Project description:Skin-derived dendritic cells (DCs) are potent antigen-presenting cells with critical roles in both adaptive immunity and tolerance to self. Skin DCs carry antigens and constitutively migrate to the skin-draining lymph nodes (LNs). In mice, Langerin-CD11b- dermal DCs are a low-frequency, heterogeneous, migratory DC subset that traffics to LNs (Langerin-CD11b- migDCs). Here, we build on the observation that Langerin-CD11b- migDCs are Fms-like tyrosine kinase 3 ligand (Flt3L) dependent and strongly Flt3L responsive, which may relate them to classical DCs. Examination of DC capture of FITC from painted skin, DC isolation from skin explant culture, and from the skin of CCR7 knockout mice, which accumulate migDCs, demonstrate these cells are cutaneous residents. Langerin-CD11b- Flt3L-responsive DCs are largely CD24(+) and CX3CR1(low) and can be depleted from Zbtb46-DTR mice, suggesting classical DC lineage. Langerin-CD11b- migDCs present antigen with equal efficiency to other DC subsets ex vivo, including classical CD8? cDCs and Langerin+CD103+ dermal DCs. Finally, transcriptome analysis suggests a close relationship with other skin DCs, and a lineage relationship with other classical DCs. This work demonstrates that Langerin- CD11b- dermal DCs, a previously overlooked cell subset, may be an important contributor to the cutaneous immune environment.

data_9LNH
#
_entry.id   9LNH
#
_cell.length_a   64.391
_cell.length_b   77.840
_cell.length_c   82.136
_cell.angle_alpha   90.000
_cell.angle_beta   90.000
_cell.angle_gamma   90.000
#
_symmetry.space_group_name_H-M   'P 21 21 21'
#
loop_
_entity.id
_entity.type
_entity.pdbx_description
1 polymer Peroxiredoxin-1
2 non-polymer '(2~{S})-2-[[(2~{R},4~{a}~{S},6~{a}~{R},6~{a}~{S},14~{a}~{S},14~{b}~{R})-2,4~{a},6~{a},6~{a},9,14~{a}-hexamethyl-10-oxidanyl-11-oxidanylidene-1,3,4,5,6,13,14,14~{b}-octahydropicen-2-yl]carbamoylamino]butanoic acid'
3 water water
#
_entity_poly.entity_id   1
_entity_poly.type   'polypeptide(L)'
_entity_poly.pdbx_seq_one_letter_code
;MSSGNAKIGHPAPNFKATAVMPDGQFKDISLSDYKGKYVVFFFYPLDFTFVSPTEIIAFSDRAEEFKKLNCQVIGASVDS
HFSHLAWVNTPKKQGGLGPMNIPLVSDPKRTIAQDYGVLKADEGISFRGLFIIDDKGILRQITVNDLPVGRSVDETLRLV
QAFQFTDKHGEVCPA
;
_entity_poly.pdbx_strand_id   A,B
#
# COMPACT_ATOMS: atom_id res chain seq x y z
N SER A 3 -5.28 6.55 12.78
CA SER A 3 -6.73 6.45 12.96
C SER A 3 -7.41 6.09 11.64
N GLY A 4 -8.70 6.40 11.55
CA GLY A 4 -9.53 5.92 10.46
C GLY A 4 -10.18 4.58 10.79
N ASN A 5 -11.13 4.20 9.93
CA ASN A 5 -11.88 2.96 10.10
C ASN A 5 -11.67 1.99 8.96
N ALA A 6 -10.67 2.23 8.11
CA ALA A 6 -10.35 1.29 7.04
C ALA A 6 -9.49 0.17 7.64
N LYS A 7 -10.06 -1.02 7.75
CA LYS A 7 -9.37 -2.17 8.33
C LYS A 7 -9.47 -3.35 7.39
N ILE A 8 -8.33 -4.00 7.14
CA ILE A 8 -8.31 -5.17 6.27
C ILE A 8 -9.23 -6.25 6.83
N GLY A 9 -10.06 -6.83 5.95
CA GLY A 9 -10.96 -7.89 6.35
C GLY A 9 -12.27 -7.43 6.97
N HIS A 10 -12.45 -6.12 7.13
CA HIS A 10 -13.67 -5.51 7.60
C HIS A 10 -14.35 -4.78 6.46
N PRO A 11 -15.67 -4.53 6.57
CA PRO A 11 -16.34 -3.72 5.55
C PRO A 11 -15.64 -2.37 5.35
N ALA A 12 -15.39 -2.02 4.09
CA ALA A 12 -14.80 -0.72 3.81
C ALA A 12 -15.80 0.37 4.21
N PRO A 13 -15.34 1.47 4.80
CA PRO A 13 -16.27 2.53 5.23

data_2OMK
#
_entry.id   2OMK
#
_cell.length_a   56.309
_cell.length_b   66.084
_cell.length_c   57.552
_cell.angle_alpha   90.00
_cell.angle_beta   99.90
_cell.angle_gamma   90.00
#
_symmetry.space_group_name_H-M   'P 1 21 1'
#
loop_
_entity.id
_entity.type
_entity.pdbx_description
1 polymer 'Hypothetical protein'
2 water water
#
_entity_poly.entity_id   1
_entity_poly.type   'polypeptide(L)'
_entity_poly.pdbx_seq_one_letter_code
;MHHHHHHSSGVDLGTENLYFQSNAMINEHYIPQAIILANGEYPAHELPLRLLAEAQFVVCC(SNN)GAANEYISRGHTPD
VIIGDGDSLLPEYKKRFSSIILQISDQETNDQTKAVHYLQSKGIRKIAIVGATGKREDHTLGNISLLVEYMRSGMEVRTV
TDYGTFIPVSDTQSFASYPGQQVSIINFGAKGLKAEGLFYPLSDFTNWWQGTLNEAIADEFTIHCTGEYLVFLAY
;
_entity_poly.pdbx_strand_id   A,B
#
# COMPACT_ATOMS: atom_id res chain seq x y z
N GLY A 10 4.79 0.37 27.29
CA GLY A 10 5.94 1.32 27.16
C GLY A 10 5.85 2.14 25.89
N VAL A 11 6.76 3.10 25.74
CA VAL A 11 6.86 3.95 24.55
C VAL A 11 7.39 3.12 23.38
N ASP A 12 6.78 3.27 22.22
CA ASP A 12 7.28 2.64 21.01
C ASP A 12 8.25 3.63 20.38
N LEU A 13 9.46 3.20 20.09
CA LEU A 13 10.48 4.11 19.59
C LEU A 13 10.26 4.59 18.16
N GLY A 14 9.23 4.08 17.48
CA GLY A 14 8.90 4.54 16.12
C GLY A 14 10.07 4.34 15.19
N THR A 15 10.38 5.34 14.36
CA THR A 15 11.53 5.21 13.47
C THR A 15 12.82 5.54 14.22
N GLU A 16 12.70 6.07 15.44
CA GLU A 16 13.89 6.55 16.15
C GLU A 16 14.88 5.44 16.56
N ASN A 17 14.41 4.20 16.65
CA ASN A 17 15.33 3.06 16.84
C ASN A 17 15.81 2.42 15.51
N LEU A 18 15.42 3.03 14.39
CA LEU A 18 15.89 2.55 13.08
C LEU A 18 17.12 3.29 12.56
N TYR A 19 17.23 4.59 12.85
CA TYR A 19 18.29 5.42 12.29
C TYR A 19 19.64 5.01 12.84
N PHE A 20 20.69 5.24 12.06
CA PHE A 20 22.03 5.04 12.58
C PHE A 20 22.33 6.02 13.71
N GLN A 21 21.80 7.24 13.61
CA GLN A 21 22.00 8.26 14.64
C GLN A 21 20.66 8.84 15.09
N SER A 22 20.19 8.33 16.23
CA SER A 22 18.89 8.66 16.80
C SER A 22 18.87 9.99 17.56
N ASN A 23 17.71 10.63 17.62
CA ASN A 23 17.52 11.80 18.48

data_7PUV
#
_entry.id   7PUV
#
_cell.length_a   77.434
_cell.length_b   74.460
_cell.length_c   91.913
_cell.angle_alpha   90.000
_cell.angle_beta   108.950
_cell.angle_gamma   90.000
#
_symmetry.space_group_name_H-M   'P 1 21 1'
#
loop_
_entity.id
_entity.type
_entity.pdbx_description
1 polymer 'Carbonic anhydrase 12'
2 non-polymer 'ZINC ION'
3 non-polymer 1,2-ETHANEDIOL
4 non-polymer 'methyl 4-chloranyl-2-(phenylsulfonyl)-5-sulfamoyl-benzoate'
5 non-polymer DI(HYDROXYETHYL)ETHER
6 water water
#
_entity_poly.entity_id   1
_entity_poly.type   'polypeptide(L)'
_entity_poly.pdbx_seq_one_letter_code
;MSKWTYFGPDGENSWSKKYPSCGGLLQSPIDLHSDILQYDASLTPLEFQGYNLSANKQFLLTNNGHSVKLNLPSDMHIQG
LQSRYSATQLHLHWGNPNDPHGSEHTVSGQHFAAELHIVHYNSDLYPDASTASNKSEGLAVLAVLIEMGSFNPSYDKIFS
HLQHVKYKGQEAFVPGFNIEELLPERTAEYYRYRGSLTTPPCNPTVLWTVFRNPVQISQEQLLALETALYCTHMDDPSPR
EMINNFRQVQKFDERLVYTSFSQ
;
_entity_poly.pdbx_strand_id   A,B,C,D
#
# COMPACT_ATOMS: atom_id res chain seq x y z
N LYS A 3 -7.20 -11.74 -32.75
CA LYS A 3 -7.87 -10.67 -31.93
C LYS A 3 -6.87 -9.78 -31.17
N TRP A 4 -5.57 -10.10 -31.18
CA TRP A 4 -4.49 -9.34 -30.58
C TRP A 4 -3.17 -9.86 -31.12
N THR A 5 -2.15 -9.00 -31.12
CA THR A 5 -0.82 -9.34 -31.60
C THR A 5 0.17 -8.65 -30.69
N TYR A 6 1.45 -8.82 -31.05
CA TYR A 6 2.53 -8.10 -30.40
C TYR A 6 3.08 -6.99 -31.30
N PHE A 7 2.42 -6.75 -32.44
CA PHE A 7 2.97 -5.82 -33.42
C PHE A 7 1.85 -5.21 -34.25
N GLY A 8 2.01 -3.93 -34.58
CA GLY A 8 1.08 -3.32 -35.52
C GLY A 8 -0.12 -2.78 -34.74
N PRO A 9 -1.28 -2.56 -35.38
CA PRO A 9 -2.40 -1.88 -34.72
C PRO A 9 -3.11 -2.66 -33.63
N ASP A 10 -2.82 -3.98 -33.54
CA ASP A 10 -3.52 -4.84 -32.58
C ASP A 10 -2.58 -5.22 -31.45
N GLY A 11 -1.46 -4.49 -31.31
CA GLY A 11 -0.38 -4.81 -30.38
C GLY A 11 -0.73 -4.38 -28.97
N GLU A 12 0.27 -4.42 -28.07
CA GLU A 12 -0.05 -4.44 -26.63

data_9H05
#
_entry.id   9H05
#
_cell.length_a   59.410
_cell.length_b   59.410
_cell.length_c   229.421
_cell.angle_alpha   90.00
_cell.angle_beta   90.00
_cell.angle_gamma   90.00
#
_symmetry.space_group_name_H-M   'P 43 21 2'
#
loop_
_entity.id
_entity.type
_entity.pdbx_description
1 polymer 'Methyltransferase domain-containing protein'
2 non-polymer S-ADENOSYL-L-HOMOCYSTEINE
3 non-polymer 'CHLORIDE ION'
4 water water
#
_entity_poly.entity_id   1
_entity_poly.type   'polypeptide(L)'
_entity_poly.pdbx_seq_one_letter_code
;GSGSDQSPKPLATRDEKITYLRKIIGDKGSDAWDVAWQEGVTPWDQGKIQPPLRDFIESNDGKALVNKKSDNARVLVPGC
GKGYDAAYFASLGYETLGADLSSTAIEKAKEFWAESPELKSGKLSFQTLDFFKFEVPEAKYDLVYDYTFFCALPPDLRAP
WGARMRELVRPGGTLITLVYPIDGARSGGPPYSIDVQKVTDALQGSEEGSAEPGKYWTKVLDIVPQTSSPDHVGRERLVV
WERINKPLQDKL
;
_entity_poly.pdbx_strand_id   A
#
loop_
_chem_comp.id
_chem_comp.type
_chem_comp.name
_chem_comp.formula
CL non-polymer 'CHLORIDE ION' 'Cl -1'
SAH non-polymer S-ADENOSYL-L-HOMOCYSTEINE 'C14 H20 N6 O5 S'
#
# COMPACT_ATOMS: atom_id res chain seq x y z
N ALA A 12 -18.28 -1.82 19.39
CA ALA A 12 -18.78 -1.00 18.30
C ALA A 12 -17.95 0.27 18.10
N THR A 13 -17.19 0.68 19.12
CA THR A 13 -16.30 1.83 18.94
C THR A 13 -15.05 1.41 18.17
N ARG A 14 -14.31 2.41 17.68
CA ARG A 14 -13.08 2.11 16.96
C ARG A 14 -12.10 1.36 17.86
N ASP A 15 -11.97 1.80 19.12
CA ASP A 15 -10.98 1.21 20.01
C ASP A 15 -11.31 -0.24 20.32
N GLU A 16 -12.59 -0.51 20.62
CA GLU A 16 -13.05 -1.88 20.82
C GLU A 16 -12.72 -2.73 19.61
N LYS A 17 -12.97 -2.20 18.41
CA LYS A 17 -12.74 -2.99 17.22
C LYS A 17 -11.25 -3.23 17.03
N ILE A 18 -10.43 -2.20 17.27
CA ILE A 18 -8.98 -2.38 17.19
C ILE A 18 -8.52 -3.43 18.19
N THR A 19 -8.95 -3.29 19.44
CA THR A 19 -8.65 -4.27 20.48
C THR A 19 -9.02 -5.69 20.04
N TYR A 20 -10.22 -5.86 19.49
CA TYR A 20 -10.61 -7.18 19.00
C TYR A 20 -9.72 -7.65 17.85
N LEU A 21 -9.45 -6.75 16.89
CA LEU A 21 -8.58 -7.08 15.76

Project description:Langerin is a C-type lectin receptor that recognizes glycosylated patterns on pathogens. Langerin is used to identify human and mouse epidermal Langerhans cells (LCs), as well as migratory LCs in the dermis and the skin draining lymph nodes (DLNs). Using a mouse model that allows conditional ablation of langerin(+) cells in vivo, together with congenic bone marrow chimeras and parabiotic mice as tools to differentiate LC- and blood-derived dendritic cells (DCs), we have revisited the origin of langerin(+) DCs in the skin DLNs. Our results show that in contrast to the current view, langerin(+)CD8(-) DCs in the skin DLNs do not derive exclusively from migratory LCs, but also include blood-borne langerin(+) DCs that transit through the dermis before reaching the DLN. The recruitment of circulating langerin(+) DCs to the skin is dependent on endothelial selectins and CCR2, whereas their recruitment to the skin DLNs requires CCR7 and is independent of CD62L. We also show that circulating langerin(+) DCs patrol the dermis in the steady state and migrate to the skin DLNs charged with skin antigens. We propose that this is an important and previously unappreciated element of immunosurveillance that needs to be taken into account in the design of novel vaccine strategies.